Turner Classic Movies

Burt Reynolds: A life of mistakes and grand triumphs

(There are two versions of this story, but this is the national one. For the Lansing State Journal, the story focuses on Burt Reynolds' Lansing roots. This is the second version, which I sent to other papers.)

By Mike Hughes

Burt Reynolds' life
will flash before us, one more time.

We can spend the weekend on Osborne's great movie ride

There was a gentle, time-capsule feeling to Robert Osborne. He had a feel for old Hollywood; during at least one awards ceremony, he waited outside with his friend Bette Davis, because she couldn't spend that much time without a cigarette.

Osborne died recently at 84 and Turner Classic Movies will devote the entire weekend to him. Here's the story I sent to papers:

By Mike Hughes

Robert Osborne was a
man of persistent elegance.

Hollywood's silent minority: People with disabilities

Television can get silly at times -- as you'll notice via recent blogs on Golden Globes and Nina Turtles. Still, it can also be dead-serious. Please catch my recent blog on "Half the Sky," which runs Monday and Tuesday (Oct. 1-2) on PBS. Also, here's the story I sent to papers, about a cable series with movies about the disabled:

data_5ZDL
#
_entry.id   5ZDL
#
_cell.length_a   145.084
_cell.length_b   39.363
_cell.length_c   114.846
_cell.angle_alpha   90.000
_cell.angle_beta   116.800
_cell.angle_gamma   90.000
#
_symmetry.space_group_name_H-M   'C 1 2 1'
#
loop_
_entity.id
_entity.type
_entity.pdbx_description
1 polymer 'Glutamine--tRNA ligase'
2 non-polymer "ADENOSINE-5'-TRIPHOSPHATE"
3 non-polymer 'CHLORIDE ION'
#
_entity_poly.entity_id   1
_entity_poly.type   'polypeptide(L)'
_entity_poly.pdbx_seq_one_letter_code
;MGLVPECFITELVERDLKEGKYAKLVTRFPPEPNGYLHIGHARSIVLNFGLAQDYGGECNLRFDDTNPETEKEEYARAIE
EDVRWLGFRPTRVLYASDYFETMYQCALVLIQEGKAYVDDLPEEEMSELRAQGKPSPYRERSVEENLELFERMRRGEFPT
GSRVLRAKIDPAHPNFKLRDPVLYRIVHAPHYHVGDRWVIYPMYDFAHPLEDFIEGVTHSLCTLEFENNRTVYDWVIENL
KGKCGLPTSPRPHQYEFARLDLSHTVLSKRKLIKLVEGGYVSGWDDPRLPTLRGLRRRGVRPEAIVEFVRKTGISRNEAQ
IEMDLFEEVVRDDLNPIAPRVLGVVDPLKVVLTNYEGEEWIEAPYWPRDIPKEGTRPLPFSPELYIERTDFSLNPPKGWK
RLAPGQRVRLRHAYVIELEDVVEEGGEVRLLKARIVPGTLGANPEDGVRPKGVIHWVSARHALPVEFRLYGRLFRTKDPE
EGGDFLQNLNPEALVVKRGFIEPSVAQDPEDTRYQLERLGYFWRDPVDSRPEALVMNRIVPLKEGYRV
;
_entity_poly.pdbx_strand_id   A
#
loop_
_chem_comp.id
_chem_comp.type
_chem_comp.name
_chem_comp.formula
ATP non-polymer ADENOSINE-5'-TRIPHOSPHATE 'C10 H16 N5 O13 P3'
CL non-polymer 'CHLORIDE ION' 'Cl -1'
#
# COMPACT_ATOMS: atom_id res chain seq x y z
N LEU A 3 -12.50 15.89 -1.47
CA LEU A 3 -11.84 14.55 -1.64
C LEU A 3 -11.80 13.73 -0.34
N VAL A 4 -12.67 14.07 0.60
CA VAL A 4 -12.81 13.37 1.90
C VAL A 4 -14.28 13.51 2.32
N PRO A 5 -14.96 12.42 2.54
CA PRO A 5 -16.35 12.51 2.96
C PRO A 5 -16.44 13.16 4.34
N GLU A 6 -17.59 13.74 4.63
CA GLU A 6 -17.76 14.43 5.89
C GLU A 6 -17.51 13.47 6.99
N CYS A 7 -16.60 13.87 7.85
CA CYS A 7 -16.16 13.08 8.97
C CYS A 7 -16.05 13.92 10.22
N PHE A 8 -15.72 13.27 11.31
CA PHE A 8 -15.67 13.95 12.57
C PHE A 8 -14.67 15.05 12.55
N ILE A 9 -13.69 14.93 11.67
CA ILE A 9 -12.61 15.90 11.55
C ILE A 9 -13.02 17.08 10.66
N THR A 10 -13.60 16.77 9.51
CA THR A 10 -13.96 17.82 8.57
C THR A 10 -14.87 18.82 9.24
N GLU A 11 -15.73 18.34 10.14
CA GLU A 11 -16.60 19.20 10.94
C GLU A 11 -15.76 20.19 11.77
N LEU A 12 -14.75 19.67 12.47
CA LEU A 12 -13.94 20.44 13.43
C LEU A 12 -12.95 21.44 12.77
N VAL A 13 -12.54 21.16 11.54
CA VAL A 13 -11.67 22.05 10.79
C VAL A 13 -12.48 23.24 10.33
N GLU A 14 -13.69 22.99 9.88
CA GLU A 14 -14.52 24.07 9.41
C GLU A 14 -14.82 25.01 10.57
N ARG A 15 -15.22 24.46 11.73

Fate stepped in early, choosing
Larwence Carter-Long's career.

Summertime starpower: From Elvis to Kate to Warren William (?)

The whole notion of a summer "dog days" has disappeared from TV. Almost every network -- even CW -- is introducing something in August; TNT and USA are busy and HBO has television's best show ("The Newsroom").

Then there are the annual events -- "Shark Week" starts Monday (Aug. 13) on Discovery, "Summer Under the Stars" continues all month on Turner Classic Movies. Here's a story I sent to papers about TCM's month in general and Elvis night (Thursday, Aug. 16) in particular:


Yes, people do still watch TV together (maybe)

Summers are stuffed with TV choices -- including the year's best show, HBO's "The Newsroom." Still, it's good to see Turner Classic Movies offering an alternative -- movies (billed as "Essentials Jr.") that might be watched as a family. Here's the story I sent to papers, interviewing Bill Hader ("Saturday Night Live"), who hosts:


Liz: Good actress, great movies

It's easy to focus on the character quirks of Elizabeth Taylor, who died today of heart failure at 79. She was, apparently, a good and decent person (one of the first in Hollywood to champion AIDS victims) and a bizarre person.

Still, let's focus on something else: She became a good actress who was in some truly great movies. Proof of that will come April 10, when Turner Classic Movies has an all-day Liz-athon.